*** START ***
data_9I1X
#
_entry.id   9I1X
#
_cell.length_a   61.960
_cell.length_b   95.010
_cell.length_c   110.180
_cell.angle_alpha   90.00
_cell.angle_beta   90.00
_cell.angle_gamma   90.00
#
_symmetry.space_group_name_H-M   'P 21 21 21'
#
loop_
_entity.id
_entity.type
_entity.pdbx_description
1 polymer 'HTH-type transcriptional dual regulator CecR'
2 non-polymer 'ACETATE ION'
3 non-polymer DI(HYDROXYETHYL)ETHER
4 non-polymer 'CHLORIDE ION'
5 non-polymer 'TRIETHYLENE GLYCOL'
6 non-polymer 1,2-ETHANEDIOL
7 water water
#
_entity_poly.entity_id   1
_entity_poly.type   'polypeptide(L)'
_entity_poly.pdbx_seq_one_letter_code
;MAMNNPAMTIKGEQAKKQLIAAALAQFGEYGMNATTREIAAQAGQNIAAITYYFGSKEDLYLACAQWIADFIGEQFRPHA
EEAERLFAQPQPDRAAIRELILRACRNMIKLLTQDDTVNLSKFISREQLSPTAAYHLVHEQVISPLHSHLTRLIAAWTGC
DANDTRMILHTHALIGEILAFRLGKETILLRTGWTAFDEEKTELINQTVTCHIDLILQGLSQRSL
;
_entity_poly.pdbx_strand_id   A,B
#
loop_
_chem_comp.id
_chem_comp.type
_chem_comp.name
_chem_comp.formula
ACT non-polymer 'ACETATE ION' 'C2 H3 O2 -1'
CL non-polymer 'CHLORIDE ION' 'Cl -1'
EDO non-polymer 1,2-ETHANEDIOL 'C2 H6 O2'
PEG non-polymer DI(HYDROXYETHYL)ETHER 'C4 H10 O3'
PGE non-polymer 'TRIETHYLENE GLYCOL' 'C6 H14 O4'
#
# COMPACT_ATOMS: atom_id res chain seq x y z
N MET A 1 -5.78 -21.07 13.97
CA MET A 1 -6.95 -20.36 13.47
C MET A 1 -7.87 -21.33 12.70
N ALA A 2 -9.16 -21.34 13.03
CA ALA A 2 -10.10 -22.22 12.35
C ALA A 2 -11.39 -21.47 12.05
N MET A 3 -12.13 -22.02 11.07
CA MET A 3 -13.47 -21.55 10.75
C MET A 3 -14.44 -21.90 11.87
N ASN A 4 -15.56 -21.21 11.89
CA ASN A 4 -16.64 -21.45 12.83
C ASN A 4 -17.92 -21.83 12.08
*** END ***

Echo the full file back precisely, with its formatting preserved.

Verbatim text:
data_9I1X
#
_entry.id   9I1X
#
_cell.length_a   61.960
_cell.length_b   95.010
_cell.length_c   110.180
_cell.angle_alpha   90.00
_cell.angle_beta   90.00
_cell.angle_gamma   90.00
#
_symmetry.space_group_name_H-M   'P 21 21 21'
#
loop_
_entity.id
_entity.type
_entity.pdbx_description
1 polymer 'HTH-type transcriptional dual regulator CecR'
2 non-polymer 'ACETATE ION'
3 non-polymer DI(HYDROXYETHYL)ETHER
4 non-polymer 'CHLORIDE ION'
5 non-polymer 'TRIETHYLENE GLYCOL'
6 non-polymer 1,2-ETHANEDIOL
7 water water
#
_entity_poly.entity_id   1
_entity_poly.type   'polypeptide(L)'
_entity_poly.pdbx_seq_one_letter_code
;MAMNNPAMTIKGEQAKKQLIAAALAQFGEYGMNATTREIAAQAGQNIAAITYYFGSKEDLYLACAQWIADFIGEQFRPHA
EEAERLFAQPQPDRAAIRELILRACRNMIKLLTQDDTVNLSKFISREQLSPTAAYHLVHEQVISPLHSHLTRLIAAWTGC
DANDTRMILHTHALIGEILAFRLGKETILLRTGWTAFDEEKTELINQTVTCHIDLILQGLSQRSL
;
_entity_poly.pdbx_strand_id   A,B
#
loop_
_chem_comp.id
_chem_comp.type
_chem_comp.name
_chem_comp.formula
ACT non-polymer 'ACETATE ION' 'C2 H3 O2 -1'
CL non-polymer 'CHLORIDE ION' 'Cl -1'
EDO non-polymer 1,2-ETHANEDIOL 'C2 H6 O2'
PEG non-polymer DI(HYDROXYETHYL)ETHER 'C4 H10 O3'
PGE non-polymer 'TRIETHYLENE GLYCOL' 'C6 H14 O4'
#
# COMPACT_ATOMS: atom_id res chain seq x y z
N MET A 1 -5.78 -21.07 13.97
CA MET A 1 -6.95 -20.36 13.47
C MET A 1 -7.87 -21.33 12.70
N ALA A 2 -9.16 -21.34 13.03
CA ALA A 2 -10.10 -22.22 12.35
C ALA A 2 -11.39 -21.47 12.05
N MET A 3 -12.13 -22.02 11.07
CA MET A 3 -13.47 -21.55 10.75
C MET A 3 -14.44 -21.90 11.87
N ASN A 4 -15.56 -21.21 11.89
CA ASN A 4 -16.64 -21.45 12.83
C ASN A 4 -17.92 -21.83 12.08